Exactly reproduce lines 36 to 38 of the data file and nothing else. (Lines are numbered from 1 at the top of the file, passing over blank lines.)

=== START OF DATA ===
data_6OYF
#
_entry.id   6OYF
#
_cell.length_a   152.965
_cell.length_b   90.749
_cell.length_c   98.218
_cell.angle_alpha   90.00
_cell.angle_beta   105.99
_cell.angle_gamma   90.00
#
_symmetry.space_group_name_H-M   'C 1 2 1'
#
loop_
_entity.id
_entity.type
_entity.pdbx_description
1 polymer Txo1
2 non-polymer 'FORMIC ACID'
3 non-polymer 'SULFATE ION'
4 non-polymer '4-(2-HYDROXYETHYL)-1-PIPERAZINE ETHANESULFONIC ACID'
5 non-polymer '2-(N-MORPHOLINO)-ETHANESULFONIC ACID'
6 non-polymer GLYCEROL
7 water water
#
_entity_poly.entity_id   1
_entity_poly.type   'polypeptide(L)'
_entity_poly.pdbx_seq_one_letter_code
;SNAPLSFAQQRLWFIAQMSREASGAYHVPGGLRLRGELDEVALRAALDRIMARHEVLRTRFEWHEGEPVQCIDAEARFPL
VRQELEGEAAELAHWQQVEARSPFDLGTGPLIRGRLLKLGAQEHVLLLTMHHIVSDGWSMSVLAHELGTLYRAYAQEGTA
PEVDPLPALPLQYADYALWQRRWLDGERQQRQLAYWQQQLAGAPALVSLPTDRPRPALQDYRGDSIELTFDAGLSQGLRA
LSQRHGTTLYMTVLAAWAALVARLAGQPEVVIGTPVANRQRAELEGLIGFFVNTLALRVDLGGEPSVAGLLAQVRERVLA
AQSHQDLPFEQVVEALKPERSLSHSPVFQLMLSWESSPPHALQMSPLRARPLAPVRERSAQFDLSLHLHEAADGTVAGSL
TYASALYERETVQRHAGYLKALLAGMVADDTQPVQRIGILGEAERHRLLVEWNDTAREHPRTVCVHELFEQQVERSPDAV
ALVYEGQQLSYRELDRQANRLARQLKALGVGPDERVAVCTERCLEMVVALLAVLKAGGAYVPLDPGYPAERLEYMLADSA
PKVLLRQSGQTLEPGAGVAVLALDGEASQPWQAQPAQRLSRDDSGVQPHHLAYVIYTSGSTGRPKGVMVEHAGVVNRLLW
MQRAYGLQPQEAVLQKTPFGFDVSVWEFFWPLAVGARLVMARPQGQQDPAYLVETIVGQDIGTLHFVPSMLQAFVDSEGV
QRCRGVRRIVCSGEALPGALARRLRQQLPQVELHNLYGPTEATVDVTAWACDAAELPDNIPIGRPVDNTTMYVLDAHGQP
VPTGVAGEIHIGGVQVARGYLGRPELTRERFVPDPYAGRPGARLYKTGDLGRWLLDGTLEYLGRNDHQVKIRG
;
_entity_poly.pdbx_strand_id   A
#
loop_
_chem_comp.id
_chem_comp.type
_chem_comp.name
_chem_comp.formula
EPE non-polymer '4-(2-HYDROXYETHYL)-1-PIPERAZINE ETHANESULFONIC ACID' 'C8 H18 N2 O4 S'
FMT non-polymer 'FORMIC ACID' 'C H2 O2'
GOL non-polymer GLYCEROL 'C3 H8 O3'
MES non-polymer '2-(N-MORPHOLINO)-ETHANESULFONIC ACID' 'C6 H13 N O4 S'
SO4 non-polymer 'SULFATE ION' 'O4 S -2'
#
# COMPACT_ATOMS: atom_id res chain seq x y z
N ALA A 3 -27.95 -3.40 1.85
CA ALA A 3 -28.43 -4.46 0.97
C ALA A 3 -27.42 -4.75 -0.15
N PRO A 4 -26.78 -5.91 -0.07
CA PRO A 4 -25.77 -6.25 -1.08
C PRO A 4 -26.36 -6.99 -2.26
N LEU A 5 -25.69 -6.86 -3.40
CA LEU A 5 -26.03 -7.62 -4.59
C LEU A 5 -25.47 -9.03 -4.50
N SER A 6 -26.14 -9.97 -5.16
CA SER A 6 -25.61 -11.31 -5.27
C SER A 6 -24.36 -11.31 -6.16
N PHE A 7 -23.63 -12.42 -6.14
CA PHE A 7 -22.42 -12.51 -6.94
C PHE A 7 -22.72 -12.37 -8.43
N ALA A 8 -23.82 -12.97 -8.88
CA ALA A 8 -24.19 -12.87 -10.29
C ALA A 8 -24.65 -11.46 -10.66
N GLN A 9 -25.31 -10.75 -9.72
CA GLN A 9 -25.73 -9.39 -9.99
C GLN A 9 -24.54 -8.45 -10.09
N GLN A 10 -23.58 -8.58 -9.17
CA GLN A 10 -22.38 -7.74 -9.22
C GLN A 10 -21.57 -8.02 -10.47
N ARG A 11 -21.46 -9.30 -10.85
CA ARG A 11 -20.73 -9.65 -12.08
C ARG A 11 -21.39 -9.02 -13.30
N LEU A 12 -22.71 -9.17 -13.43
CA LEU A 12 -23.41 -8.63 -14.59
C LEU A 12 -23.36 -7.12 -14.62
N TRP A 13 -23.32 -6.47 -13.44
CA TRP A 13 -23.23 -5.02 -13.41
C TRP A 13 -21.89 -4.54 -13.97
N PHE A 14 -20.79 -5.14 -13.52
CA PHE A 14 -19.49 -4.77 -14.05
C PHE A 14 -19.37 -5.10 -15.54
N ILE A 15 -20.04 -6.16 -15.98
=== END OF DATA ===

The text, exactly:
PKVLLRQSGQTLEPGAGVAVLALDGEASQPWQAQPAQRLSRDDSGVQPHHLAYVIYTSGSTGRPKGVMVEHAGVVNRLLW
MQRAYGLQPQEAVLQKTPFGFDVSVWEFFWPLAVGARLVMARPQGQQDPAYLVETIVGQDIGTLHFVPSMLQAFVDSEGV
QRCRGVRRIVCSGEALPGALARRLRQQLPQVELHNLYGPTEATVDVTAWACDAAELPDNIPIGRPVDNTTMYVLDAHGQP